Daily News - Tuesday 29 April 2014
Empty days, lonely nights
Bettina Arndt, The Age
Across Australia, fathers are being told in mediation sessions or by lawyers that there's no hope of overnight contact with children under three years old.
At Family Relationship Centres (FRCs), where couples attend compulsory mediation prior to a Family Court appearance, any sharing of overnight care of infants and toddlers tends to be discouraged.
Childcare shortage a hurdle for paid parental leave
Patricia Karvelas, The Australian ($)
The nation’s biggest childcare provider says mutual obligation provisions requiring women to return to work after taking money from Tony Abbott’s paid parental leave scheme could fail because of the shortage of care places for babies and toddlers.
Good Start Learning chief executive Julia Davison said yesterday that in 2011, 24,000 mothers of children under two were unable to return to work because of an absence of suitable childcare.
Boost for Queensland rural financial counselling
Barnaby Joyce, media release
The Australian Government is further boosting its support for Queensland farmers today, announcing additional funding for the Rural Financial Counselling Service (RFCS).
... "I'm pleased to announce we have allocated additional grant funding to one of our Rural Financial Counselling service providers – Queensland South Western region.
Drought loans fail to rain down on farmers
Stefanie Balogh, The Australian ($)
The concessional loans at the heart of the federal government’s $320 million emergency drought package have not been offered to farmers yet, two months after the relief was announced.
Funding boost for income management
Patricia Karvelas, The Australian ($)
The federal government’s controversial income management system that forces welfare recipients to spend payments on food, rent, clothing and other basics will receive a funding boost and a one-year extension in next month’s budget.
... Mr Andrews has previously argued the scheme should be considered for a broader rollout but only Ceduna will be added because of concerns about the implementation costs.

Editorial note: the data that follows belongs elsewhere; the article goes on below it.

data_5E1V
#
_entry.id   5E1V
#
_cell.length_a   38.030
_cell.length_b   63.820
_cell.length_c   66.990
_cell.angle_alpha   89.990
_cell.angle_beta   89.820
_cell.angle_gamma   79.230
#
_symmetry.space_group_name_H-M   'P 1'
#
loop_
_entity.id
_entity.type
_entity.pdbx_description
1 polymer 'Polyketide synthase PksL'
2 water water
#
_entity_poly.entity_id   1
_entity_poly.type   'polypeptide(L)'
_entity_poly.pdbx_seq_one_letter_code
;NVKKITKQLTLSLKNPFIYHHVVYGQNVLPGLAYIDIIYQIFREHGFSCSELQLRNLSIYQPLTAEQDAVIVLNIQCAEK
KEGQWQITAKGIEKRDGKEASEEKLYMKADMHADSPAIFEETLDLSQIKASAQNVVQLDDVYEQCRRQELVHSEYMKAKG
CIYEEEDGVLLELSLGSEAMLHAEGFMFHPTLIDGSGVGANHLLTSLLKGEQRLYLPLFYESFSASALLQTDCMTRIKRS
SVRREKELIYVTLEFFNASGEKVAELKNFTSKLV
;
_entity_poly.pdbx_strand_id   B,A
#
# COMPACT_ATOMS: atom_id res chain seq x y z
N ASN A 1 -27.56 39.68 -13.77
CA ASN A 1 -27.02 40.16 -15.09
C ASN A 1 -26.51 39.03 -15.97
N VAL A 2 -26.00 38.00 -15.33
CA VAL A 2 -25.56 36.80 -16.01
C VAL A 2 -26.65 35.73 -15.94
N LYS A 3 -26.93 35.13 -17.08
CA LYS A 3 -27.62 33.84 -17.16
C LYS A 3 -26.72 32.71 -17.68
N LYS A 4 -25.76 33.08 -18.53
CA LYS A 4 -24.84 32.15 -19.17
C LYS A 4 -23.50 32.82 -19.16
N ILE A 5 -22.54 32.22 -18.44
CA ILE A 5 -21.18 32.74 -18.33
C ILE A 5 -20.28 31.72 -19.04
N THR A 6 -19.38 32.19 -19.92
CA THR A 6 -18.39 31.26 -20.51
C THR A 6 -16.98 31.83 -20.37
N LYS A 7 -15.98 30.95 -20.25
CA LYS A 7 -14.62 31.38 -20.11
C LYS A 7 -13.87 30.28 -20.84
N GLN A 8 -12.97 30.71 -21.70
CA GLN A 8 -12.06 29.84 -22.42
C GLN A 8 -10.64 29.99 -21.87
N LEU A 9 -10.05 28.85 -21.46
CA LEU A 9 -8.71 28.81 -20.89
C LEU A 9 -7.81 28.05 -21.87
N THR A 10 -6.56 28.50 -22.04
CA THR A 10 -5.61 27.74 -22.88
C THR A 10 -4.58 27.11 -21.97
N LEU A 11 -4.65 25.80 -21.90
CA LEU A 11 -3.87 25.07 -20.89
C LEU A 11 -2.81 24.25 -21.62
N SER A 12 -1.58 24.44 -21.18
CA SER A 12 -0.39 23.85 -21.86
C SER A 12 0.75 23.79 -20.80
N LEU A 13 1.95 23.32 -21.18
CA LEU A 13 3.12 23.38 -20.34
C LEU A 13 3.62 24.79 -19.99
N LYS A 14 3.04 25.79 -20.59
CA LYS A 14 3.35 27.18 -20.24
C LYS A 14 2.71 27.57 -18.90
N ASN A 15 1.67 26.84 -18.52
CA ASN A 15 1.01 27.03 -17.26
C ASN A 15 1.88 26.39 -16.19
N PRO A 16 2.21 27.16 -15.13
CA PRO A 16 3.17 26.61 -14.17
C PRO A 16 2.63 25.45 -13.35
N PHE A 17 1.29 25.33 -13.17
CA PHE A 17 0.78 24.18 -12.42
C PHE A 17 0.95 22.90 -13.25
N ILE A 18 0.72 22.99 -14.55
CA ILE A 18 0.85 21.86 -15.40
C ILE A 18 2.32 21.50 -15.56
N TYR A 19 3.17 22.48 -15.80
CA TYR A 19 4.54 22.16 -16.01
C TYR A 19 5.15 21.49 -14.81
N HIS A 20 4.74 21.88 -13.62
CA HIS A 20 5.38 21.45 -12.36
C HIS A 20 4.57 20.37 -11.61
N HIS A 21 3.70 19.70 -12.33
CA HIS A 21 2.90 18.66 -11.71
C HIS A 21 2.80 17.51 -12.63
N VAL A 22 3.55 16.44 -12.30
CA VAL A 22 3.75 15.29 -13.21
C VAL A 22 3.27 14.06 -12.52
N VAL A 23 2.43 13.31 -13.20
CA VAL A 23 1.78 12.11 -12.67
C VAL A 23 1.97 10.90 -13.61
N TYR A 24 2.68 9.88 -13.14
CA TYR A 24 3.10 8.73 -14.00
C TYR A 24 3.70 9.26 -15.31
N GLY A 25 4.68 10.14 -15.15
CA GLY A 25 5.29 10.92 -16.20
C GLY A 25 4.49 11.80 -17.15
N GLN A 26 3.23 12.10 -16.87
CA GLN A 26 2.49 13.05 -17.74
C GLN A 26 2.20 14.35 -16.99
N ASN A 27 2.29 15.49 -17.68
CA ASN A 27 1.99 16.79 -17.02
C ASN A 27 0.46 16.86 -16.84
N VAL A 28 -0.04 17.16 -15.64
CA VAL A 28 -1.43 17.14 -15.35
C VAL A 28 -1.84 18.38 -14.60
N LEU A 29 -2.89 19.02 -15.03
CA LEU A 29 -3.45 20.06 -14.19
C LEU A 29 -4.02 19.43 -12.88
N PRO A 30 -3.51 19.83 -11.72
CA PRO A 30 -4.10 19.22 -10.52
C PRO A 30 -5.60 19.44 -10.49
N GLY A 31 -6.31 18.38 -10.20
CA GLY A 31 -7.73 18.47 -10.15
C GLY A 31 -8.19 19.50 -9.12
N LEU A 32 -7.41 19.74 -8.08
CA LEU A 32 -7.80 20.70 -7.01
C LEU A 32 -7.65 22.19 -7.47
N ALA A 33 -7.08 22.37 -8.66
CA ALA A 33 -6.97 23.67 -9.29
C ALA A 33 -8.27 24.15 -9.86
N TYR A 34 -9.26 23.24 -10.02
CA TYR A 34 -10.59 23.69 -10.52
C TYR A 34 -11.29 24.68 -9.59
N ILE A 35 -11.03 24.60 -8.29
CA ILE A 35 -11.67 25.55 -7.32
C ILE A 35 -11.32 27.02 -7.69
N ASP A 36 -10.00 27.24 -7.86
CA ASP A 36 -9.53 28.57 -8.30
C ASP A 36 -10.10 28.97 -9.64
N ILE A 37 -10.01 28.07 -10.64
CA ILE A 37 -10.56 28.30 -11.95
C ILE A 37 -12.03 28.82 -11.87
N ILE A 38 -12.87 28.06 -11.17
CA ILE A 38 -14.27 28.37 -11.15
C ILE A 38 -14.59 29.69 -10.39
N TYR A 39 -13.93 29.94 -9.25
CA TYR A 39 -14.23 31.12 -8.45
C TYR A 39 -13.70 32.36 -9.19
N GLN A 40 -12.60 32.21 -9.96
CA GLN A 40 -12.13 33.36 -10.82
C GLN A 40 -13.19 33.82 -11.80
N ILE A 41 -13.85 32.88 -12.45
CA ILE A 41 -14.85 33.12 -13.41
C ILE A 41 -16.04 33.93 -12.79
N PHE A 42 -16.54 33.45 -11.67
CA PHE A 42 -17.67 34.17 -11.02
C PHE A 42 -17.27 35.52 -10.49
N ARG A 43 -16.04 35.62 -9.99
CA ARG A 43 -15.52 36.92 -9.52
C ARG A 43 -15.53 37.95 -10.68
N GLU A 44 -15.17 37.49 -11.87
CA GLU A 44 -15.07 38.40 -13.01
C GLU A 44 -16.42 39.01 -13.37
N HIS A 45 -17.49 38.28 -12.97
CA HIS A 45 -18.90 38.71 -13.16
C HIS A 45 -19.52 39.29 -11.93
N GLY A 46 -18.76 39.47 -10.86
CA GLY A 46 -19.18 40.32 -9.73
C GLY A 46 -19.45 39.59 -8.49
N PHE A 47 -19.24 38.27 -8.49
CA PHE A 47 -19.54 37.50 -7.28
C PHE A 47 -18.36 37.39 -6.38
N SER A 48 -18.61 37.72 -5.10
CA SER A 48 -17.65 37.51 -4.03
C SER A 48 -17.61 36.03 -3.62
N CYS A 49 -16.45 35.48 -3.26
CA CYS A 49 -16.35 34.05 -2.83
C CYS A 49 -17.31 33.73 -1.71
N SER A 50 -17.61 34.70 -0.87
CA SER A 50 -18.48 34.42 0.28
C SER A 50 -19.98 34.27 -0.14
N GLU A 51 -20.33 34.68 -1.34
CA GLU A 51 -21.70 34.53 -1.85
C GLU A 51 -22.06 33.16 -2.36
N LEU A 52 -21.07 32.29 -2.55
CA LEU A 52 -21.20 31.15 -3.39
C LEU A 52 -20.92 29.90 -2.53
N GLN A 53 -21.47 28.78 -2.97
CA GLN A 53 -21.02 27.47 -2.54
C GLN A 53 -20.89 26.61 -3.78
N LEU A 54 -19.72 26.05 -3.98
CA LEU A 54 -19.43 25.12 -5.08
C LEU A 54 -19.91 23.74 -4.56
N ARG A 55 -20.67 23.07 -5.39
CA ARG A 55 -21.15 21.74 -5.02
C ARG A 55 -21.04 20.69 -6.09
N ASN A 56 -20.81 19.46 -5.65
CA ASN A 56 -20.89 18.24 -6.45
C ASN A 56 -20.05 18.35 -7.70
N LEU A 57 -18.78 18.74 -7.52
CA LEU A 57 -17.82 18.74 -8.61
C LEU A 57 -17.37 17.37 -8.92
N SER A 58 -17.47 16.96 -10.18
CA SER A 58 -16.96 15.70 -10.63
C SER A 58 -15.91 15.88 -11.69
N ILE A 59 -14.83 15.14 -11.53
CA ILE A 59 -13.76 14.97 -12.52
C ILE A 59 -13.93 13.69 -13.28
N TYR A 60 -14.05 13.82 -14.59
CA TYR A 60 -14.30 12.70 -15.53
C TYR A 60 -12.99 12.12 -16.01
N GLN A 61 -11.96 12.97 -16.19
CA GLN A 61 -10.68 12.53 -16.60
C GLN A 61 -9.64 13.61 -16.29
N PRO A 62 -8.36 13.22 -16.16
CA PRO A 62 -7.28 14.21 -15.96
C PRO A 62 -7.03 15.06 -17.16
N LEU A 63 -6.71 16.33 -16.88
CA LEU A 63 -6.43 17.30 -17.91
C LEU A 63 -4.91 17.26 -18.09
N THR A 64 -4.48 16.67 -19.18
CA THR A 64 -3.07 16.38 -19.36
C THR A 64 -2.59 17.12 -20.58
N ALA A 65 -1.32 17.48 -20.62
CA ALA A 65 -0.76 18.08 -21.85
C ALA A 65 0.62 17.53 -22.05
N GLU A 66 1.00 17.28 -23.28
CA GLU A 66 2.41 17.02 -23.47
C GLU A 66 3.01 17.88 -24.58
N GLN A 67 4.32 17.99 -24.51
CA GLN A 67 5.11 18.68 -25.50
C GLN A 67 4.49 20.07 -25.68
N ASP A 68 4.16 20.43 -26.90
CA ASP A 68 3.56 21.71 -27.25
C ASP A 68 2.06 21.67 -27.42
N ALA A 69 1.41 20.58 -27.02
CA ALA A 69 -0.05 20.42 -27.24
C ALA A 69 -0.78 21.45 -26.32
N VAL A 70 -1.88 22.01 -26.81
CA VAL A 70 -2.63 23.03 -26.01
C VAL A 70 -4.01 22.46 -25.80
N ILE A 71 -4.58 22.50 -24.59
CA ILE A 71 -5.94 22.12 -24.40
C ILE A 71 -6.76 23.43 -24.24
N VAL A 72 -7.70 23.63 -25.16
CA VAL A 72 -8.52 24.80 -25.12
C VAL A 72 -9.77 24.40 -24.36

Work till you drop?
Peter Whiteford, Inside Story
At an annual cost of around $40 billion, the age pension is the federal government’s largest single social security program, and age pensioners account for around half of all Australians receiving social security benefits. So it’s not surprising that the speculation about cuts in welfare spending has focused on this payment, and specifically on the possibility that the qualifying could age rise to seventy and that future increases in pension rates might be linked to prices rather than wages.
Age pensioners targeted in three years: Abbott
Michelle Grattan, The Conversation
Age pensioners will be hit in three years time with slower increases and a crackdown on eligibility, Tony Abbott flagged tonight.
Tony Abbott's address to the Sydney Institute
Tony Abbott, media release
To keep our commitments, there will be no changes to the pension during this term of parliament but there should be changes to indexation arrangements and eligibility thresholds in three years’ time.
There are other social security benefits where indexation arrangements and eligibility thresholds could be adjusted now. Adjusting indexation slows the rate of increase and helps to ensure that a strong social safety net can be preserved for everyone’s future.
Families face losing welfare
Andrew Probyn, The west Australian
Tony Abbott has warned families on combined incomes of more than $100,000 face losing welfare payments in next month's Budget and instead dangled the prospect of tax cuts in four to five years.
Taxpayers will be slugged with a debt levy taking an extra $800 a year from someone earning $80,000.
One in five people in NSW earn $78,000 or more a year.
And Joe Hockey’s “sharing the pain’’ deficit levy will be tiered so that higher income earners will pay significantly more than other taxpayers.
The new tax to be imposed in the Treasurer’s first Budget on May 13, will be a levy on taxable income — similar to the Medicare surcharge.
Abbott’s debt levy a Labor-style snafu
The Daily Telegraph
There can be no greater criticism of the Abbott government’s move to introduce a debt levy than to say: This is exactly what the previous Labor government would have done.
The debt levy is straight out of Labor’s discredited and rejected economic playbook, right down to the inequitable way it targets those already paying the highest tax rate.
BCA - Temporary Levy Not the Way to Tackle Fiscal Deficit
Business Council of Australia, media relase
“A temporary levy to deal with Australia’s deficit, as speculated in today’s media, is not a solution to the fiscal challenge and could let governments off the hook on the structural steps needed to fix the budget properly,” Business Council of Australia Chief Executive Jennifer Westacott said.